Want cheaper beer? Save a tree

Want cheaper beer? Save a tree

Aerial view showing a boat speeding on the Jurura river in the municipality of Carauari, in the
Aerial view showing a boat speeding on the Jurura river in the municipality of Carauari, in the heart of the Brazilian Amazon Forest, on Mar 15, 2020. (AFP/Florence GOISNARD)

BRASILIA: Brazilian brewer Ambev has launched an unusual new product aimed at uniting two great, if disparate, causes: Saving the Amazon rainforest and love of beer.

The new beer, Colorado Amazonica, will be priced according to the rate of deforestation in the world's biggest rainforest, the company said in a statement.

"When deforestation decreases, the beer will get cheaper. The less forest, the more expensive it will be," said the firm, part of AB Inbev, the world's biggest brewer.

READ: New worry over August deforestation in Brazilian Amazon

All proceeds will be donated to a network of indigenous communities, local residents and family farmers in the Amazon region, it added.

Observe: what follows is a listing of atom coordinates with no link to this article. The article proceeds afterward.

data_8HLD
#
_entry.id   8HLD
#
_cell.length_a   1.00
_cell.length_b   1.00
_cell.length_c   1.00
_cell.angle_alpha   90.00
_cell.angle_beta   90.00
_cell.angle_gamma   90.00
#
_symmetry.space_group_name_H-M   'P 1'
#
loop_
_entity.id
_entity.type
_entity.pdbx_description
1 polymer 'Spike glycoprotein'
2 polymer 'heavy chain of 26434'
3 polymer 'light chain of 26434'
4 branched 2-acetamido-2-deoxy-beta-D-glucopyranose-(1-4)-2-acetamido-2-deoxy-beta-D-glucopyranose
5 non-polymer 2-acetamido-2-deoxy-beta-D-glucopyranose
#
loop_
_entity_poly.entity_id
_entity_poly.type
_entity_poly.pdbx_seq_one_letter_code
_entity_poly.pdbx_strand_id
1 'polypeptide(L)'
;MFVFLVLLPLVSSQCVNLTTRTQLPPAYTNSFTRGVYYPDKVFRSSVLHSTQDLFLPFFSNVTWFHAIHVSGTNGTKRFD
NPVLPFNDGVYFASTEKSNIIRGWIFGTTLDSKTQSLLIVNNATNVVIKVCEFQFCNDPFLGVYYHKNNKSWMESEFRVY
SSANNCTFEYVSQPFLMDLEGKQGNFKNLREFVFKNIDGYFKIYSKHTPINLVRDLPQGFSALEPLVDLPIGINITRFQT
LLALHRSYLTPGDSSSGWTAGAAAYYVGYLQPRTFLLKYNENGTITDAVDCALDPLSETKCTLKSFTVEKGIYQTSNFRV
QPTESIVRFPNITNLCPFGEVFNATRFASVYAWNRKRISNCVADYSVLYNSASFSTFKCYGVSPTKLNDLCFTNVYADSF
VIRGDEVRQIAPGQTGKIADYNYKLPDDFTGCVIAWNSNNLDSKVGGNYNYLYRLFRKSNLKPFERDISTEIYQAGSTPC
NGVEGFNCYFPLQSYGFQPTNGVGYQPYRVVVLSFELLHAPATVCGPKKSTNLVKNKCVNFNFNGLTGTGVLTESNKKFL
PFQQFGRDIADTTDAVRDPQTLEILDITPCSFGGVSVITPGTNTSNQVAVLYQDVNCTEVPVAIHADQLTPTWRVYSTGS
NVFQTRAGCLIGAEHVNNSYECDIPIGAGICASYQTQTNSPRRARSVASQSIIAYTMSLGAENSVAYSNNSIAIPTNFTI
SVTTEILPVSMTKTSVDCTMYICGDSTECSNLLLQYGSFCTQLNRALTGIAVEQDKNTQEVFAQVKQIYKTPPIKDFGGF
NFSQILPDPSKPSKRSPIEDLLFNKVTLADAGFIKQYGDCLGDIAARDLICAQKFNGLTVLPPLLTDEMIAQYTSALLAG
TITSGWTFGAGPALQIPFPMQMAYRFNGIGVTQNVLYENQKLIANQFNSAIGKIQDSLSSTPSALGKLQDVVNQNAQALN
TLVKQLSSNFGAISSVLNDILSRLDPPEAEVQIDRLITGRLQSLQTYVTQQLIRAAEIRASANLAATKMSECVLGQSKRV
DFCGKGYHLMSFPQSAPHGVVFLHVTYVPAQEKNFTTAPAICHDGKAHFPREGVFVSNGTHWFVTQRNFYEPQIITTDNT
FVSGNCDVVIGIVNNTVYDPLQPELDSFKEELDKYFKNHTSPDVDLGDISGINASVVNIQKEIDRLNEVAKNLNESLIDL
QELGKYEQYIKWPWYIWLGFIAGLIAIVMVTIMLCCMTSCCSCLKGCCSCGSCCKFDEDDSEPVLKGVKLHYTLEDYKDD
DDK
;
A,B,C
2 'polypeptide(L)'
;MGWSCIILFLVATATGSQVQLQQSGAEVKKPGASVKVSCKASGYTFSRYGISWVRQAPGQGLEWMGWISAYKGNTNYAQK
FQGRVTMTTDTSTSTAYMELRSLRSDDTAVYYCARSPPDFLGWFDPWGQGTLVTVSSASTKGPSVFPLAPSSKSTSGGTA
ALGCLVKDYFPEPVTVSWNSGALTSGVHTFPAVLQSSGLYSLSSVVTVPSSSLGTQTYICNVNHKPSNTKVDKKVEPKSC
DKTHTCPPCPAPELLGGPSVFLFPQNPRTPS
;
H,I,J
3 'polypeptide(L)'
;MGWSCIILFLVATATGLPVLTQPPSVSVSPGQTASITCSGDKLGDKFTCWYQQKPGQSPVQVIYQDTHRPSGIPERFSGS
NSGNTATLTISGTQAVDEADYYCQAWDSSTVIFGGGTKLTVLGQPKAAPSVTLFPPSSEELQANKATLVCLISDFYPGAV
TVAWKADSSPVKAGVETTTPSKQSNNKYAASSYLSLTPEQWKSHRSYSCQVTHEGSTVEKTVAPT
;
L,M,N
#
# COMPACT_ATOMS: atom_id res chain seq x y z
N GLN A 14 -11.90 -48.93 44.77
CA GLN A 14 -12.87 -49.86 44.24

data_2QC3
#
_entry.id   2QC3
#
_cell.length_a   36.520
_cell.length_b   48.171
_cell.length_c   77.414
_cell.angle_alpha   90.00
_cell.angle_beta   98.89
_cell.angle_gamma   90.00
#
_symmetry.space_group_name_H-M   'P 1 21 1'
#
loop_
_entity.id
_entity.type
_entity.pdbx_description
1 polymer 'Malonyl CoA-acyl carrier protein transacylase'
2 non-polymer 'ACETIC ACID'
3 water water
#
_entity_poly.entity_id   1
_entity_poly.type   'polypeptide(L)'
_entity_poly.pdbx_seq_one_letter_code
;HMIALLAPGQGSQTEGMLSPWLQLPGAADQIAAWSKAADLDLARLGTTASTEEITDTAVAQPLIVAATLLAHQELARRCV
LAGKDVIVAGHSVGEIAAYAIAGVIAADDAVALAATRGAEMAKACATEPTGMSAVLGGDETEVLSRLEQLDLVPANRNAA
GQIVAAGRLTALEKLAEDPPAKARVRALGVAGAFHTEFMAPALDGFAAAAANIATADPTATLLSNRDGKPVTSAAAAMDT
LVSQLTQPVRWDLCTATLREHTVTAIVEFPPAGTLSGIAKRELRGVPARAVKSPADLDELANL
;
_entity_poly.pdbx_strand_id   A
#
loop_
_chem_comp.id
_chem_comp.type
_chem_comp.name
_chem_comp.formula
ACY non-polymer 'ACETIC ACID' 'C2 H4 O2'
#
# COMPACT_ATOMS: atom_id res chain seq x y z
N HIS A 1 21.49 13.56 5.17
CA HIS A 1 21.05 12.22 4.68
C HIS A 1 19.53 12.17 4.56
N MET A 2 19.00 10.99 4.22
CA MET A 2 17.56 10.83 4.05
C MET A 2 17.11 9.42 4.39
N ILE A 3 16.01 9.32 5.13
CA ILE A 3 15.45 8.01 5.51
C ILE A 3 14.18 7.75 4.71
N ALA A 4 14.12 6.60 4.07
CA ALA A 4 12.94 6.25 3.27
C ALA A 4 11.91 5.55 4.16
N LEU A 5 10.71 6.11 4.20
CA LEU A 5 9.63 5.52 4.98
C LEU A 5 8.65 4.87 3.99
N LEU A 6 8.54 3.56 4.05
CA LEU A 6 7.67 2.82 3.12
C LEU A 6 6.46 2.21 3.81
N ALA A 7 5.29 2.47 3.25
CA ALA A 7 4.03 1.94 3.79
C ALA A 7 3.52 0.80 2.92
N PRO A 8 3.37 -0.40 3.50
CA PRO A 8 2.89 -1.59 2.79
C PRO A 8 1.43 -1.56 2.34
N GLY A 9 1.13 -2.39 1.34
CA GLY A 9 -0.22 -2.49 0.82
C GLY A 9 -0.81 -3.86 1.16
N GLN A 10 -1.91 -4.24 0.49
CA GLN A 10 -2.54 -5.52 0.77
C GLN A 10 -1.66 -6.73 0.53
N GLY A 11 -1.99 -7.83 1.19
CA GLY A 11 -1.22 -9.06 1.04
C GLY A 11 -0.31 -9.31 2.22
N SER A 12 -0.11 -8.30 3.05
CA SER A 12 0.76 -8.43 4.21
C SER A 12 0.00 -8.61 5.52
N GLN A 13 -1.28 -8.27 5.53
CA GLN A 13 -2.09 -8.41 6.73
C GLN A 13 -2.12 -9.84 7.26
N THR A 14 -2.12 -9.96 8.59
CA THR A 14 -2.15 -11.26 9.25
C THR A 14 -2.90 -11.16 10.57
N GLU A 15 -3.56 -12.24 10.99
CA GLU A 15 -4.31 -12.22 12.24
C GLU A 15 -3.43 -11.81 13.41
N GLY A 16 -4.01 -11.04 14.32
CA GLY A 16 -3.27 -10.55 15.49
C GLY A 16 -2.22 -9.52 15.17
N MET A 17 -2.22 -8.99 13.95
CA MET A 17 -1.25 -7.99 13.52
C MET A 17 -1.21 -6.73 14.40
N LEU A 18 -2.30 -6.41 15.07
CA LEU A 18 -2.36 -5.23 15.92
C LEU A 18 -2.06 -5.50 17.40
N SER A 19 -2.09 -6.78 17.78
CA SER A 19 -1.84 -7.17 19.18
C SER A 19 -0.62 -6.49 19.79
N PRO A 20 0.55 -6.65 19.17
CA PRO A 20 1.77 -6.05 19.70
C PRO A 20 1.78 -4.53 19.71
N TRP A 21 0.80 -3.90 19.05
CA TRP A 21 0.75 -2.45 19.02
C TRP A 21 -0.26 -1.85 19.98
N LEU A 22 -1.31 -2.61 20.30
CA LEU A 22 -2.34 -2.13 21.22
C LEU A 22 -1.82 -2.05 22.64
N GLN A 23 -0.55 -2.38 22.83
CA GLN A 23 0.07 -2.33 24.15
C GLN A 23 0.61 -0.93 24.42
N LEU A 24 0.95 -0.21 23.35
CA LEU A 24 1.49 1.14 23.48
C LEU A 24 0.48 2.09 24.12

A craft-style wheat beer spiced with a blend of ingredients from the Amazon, Colorado Amazonica is being sold exclusively online for now.

It was launched on Sep 3 at a price of 5.49 reals (about US$1). By Sep 10, the price had leapt 46 per cent.

The initiative comes as Brazil's President Jair Bolsonaro faces mounting pressure, including from the business world, to act against rampant deforestation in the Amazon.

Since taking office in January 2019, the far-right leader has presided over a surge in deforestation and wildfires in the Amazon, a vital resource for curbing climate change.

READ: Explainer - Why forests matter as carbon sinks and what we can do to protect them

LISTEN: EP 4 - Making money greener in the fight against climate change

Deforestation of the Brazilian Amazon increased 85.3 per cent in Bolsonaro's first year in office, to 10,123 sq km of forest – nearly the size of Lebanon.

This year, the rate has decreased from last year's record-breaking level, but only by about 5 per cent so far.

Source: AFP/dv

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